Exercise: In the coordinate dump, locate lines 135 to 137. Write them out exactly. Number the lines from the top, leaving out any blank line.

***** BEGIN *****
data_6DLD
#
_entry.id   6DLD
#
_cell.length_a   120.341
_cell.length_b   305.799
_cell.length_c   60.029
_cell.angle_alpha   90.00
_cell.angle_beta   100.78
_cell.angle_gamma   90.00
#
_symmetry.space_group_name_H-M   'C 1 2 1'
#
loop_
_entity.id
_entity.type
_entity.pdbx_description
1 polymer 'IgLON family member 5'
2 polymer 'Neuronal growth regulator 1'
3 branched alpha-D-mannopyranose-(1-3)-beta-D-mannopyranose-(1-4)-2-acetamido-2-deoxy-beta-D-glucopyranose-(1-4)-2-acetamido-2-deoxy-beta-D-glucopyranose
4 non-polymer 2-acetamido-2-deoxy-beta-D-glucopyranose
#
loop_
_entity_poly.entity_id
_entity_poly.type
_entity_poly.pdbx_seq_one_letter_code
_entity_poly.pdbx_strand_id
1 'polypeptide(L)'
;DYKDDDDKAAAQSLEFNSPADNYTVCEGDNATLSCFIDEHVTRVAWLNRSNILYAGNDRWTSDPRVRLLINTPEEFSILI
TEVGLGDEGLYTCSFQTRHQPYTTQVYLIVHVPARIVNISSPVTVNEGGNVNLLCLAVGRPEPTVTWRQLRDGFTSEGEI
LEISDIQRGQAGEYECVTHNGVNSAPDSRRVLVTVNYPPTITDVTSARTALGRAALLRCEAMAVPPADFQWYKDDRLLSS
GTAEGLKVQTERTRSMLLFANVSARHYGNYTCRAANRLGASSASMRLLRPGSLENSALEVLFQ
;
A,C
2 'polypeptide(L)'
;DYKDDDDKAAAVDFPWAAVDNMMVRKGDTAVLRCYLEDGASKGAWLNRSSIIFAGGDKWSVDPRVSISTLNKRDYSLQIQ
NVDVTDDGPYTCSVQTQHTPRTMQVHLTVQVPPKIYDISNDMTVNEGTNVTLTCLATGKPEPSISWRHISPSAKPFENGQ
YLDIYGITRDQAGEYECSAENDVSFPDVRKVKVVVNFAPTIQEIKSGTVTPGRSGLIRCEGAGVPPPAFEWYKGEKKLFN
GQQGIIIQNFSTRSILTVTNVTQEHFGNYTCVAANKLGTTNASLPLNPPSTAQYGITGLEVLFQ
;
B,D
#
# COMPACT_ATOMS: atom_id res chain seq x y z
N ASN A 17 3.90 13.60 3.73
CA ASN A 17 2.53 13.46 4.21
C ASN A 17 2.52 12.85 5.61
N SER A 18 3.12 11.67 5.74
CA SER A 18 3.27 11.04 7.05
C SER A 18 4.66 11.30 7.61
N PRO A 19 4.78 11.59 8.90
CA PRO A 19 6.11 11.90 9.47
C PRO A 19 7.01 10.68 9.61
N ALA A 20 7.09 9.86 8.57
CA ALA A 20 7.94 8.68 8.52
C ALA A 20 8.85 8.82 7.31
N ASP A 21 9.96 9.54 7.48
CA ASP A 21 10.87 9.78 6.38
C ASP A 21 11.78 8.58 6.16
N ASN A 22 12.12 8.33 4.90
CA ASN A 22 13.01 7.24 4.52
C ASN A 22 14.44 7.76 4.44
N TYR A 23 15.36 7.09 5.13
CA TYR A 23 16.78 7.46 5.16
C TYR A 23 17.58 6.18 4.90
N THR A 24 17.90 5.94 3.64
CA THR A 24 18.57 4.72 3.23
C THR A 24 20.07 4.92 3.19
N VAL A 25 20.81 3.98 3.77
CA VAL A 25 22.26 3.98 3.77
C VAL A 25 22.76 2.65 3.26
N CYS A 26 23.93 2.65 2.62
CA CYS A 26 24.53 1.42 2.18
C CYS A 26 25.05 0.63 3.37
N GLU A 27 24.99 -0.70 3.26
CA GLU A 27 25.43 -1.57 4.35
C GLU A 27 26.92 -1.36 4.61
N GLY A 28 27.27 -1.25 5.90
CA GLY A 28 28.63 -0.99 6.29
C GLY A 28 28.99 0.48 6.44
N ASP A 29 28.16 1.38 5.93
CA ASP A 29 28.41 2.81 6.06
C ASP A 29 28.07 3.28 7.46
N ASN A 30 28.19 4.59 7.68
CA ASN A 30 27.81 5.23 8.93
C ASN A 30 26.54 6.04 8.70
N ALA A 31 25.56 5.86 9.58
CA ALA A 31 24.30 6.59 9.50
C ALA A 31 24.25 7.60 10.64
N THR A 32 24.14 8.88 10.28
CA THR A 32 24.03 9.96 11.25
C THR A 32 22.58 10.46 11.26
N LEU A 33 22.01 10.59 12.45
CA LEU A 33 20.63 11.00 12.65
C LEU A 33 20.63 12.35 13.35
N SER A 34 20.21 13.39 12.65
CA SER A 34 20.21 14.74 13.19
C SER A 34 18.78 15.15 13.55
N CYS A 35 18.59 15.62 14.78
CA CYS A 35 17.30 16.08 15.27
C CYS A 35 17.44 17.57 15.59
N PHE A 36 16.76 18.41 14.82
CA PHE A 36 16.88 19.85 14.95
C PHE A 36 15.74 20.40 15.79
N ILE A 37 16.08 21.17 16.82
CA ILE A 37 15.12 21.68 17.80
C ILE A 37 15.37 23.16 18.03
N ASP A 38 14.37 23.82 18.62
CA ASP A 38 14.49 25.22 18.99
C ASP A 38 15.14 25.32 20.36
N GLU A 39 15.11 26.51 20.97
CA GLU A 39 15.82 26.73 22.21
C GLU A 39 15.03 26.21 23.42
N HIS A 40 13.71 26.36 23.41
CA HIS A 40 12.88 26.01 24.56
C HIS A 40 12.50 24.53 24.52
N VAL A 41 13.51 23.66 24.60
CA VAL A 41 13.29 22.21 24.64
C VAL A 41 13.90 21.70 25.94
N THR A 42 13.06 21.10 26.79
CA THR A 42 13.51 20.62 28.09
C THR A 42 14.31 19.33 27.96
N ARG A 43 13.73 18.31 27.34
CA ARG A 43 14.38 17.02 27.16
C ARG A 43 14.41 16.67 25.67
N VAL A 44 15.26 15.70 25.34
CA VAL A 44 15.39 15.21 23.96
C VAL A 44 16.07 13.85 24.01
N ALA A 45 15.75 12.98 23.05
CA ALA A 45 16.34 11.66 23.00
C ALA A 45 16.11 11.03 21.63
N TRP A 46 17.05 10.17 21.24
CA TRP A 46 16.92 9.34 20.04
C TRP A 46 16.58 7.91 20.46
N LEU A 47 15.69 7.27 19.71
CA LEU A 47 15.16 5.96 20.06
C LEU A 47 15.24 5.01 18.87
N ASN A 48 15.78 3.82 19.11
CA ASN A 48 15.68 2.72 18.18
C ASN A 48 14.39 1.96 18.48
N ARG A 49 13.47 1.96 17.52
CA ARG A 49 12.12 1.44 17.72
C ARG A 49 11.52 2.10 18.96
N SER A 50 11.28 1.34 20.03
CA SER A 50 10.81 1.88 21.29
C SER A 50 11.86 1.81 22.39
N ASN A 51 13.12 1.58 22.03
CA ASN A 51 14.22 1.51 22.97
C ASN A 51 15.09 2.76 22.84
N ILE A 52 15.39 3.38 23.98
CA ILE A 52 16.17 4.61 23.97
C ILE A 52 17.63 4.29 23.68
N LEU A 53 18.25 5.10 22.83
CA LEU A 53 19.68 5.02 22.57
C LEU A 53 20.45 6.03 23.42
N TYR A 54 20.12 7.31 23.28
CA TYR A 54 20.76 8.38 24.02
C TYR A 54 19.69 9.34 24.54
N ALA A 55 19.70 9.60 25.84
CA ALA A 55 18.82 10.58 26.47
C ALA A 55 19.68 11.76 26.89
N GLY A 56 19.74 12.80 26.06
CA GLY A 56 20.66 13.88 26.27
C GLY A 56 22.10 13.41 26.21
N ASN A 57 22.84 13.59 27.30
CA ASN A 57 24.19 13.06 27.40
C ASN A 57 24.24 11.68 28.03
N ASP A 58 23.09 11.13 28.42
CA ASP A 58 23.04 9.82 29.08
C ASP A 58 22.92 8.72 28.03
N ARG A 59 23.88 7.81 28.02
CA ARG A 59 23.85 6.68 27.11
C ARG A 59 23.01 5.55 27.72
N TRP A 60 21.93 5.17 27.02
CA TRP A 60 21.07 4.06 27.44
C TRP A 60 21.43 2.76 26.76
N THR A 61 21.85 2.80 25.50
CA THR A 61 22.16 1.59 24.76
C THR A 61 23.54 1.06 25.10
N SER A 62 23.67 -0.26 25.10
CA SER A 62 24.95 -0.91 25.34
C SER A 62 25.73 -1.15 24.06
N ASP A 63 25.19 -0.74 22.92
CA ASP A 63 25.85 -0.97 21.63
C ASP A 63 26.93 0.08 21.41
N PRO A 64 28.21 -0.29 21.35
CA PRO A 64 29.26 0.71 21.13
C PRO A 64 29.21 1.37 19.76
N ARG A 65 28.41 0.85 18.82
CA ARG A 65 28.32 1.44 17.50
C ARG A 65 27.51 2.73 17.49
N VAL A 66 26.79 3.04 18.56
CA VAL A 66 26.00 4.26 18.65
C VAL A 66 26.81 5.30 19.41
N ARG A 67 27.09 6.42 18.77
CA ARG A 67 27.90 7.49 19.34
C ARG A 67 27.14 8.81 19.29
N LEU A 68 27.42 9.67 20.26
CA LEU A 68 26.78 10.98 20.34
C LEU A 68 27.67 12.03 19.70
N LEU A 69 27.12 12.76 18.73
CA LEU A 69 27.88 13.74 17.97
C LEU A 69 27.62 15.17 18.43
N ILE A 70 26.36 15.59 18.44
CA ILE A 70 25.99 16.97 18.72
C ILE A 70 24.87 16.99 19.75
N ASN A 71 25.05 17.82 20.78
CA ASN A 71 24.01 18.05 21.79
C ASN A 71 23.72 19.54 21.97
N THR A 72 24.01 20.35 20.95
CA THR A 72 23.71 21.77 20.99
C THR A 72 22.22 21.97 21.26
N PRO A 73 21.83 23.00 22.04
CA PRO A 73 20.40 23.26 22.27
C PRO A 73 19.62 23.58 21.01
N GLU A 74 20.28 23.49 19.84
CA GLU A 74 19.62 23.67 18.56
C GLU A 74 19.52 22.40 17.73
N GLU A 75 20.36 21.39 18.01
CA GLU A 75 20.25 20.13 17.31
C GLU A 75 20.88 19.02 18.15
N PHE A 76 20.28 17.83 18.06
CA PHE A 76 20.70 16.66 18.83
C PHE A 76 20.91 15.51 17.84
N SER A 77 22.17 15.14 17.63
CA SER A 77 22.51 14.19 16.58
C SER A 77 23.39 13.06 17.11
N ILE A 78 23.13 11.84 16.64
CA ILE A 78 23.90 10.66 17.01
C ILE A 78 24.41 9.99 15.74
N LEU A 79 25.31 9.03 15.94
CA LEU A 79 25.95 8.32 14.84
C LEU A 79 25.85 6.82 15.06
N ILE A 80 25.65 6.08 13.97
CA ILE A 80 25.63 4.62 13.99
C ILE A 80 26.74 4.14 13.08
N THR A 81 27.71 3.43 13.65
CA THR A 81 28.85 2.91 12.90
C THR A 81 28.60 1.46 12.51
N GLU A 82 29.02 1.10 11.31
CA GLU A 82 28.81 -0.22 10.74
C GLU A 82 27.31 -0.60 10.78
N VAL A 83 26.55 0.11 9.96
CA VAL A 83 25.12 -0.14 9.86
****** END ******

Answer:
CA LEU A 47 15.16 5.96 20.06
C LEU A 47 15.24 5.01 18.87
N ASN A 48 15.78 3.82 19.11